Nordic skiers train on Alaska's Eagle Glacier for upcoming Olympics

GIRDWOOD, Alaska (KTUU) -- This summer is the most important off-season for U.S. Olympic skiers.

The Alaska Pacific University ski program takes medal hopefuls and their training very seriously.

While others rest on sandy beaches in the hot summer sun, these elite athletes are training on their snow away from home.

"This has been the foundation of our success up here at eagle glacier," said APU Head Coach Erik Flora. "Probably its best kept secret, is our teams come up here and train about 3-4 times a summer. Typically what that means is every two years, we get another winter worth of skiing. And so for every two years, we are getting a winter ahead of everybody."

The results are evident, led by Kikkan Randall's two world cup sprint titles, the U.S. women are experiencing unprecedented success.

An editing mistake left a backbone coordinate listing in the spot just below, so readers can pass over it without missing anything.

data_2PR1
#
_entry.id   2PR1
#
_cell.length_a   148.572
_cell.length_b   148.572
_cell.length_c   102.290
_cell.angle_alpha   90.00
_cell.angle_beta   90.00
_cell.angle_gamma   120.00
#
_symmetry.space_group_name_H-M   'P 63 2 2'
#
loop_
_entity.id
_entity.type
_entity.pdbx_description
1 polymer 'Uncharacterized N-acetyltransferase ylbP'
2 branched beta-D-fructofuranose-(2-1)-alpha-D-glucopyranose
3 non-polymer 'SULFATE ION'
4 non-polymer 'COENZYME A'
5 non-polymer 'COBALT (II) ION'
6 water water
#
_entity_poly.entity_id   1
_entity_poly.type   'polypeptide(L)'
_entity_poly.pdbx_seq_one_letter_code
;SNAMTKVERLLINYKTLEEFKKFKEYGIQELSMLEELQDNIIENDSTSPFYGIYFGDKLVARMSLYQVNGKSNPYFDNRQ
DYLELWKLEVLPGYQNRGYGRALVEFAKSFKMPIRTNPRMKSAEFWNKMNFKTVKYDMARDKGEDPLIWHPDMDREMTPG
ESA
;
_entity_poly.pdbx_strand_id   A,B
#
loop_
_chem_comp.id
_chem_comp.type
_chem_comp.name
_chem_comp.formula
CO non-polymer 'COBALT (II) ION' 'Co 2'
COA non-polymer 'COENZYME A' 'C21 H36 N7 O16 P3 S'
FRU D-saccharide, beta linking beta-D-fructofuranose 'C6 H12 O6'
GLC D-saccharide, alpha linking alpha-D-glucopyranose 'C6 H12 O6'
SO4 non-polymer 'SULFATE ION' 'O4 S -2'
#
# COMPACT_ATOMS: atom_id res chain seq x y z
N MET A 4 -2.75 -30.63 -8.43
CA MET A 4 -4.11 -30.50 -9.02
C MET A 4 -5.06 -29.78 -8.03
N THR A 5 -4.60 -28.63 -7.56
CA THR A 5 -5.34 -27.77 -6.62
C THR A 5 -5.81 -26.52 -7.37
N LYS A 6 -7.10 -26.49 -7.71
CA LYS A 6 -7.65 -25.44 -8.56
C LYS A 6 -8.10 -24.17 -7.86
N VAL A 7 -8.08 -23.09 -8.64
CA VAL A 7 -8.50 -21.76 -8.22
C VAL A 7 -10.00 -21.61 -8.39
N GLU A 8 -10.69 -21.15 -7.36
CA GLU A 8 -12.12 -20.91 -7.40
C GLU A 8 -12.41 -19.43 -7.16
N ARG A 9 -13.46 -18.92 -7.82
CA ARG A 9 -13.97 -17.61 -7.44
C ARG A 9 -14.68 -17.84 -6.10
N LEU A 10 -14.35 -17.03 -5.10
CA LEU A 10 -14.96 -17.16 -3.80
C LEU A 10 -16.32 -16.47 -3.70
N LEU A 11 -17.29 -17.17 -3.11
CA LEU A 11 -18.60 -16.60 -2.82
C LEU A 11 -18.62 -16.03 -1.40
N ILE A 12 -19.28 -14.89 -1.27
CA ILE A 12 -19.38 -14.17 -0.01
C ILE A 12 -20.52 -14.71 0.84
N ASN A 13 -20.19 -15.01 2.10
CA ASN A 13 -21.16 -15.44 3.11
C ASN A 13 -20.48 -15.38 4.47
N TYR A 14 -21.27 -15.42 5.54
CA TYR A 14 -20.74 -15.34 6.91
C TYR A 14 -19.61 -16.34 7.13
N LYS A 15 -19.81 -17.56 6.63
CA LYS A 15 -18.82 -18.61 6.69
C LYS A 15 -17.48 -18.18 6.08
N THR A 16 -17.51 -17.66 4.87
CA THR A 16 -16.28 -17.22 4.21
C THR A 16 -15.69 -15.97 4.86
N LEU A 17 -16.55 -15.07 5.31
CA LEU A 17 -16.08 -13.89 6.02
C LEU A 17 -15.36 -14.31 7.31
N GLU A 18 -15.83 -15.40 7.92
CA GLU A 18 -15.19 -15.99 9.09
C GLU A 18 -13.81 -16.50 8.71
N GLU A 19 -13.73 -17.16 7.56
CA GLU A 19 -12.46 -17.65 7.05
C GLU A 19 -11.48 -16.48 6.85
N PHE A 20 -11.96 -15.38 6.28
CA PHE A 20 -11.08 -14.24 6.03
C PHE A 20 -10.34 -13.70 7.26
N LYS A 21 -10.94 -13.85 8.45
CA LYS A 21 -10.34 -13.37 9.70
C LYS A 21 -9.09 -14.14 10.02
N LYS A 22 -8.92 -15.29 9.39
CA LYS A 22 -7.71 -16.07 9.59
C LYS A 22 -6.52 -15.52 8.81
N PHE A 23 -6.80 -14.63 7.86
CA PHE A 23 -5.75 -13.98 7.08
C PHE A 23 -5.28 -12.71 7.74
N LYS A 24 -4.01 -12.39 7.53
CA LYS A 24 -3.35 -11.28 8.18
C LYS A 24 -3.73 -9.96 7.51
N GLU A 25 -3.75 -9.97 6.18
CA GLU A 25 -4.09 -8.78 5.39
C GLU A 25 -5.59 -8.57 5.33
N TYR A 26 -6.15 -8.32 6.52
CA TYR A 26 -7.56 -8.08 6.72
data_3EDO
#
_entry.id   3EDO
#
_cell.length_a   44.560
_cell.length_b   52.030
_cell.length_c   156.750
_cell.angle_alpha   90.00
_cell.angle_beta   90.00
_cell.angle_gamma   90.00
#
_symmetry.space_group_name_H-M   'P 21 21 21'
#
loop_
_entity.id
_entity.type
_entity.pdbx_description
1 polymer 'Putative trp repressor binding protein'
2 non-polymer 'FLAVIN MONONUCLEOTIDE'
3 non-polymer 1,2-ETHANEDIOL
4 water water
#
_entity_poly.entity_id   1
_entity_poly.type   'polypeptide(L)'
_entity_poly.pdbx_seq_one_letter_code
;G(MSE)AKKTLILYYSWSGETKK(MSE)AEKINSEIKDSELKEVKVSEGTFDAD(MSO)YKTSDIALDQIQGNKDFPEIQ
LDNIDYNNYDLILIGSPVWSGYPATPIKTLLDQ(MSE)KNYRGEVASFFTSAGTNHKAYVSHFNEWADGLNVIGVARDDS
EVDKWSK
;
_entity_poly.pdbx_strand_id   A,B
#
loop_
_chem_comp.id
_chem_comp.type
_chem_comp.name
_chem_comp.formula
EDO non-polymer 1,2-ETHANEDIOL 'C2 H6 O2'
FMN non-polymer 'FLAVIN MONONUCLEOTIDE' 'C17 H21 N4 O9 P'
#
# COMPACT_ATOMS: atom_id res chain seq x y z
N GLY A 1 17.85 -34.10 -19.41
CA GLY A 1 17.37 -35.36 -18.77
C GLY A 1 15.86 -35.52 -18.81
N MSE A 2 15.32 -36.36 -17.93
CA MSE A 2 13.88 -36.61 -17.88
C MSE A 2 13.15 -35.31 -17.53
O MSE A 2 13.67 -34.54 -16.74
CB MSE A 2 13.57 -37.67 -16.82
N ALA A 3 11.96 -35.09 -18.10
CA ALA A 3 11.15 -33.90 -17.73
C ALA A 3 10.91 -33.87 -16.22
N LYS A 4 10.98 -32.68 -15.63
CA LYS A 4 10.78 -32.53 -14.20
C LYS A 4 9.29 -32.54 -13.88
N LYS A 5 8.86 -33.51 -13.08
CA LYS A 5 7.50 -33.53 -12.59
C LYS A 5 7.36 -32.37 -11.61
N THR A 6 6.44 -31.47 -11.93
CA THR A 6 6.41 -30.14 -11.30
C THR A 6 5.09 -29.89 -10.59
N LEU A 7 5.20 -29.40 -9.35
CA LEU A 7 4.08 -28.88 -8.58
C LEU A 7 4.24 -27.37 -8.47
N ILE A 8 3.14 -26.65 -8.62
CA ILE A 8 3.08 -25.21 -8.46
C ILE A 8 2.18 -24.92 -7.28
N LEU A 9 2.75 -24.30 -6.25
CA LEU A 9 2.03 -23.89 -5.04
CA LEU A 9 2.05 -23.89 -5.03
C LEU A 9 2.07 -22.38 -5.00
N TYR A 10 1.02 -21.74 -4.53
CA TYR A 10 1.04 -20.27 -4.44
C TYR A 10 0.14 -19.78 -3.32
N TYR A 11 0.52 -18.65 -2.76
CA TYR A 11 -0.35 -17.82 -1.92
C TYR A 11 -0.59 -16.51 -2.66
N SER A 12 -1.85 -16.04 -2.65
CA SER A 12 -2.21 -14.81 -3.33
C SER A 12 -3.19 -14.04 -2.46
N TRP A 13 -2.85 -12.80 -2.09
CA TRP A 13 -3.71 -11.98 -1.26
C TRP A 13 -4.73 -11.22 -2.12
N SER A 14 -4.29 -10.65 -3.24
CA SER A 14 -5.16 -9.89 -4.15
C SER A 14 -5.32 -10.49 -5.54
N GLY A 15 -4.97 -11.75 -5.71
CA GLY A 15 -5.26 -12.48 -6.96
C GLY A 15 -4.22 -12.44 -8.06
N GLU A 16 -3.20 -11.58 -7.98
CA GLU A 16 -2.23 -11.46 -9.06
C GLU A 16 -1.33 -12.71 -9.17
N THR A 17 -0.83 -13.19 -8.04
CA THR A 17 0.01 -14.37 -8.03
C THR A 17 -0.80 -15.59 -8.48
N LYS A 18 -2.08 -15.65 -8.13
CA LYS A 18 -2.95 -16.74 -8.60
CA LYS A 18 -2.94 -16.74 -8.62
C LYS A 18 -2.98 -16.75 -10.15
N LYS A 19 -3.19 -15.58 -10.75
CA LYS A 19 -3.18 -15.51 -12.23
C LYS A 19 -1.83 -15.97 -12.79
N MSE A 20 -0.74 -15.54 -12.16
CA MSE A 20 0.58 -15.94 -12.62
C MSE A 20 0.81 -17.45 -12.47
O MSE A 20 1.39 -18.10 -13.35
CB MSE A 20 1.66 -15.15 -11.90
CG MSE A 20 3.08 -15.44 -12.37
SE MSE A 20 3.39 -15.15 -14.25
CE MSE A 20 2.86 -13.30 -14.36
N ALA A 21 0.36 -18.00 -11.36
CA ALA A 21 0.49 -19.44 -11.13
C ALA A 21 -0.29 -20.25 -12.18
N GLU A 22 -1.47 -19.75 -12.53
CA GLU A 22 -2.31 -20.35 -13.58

"I don't think there is any coincidence we are so successful because of the positive dynamic we have. And what I'm most excited about heading into this next winter is that while i have some really big goals and expectations.

"Personally, i think we have equally good chances in some of the team events," said Randall.

With the Sochi Olympics approaching, eagle glacier simulates more "realistic" Olympic conditions.

"It's not always ideal skiing. But the thing is, the last couple championships we've been to It's not ideal skiing either. 2011 world championships in Oslo it was so foggy, you couldn't see anything. We don't get that in anchorage but we get that, on eagle glacier," skier holly brooks said.

Better prepared to increase their chances of a first U.S. women's podium finish.


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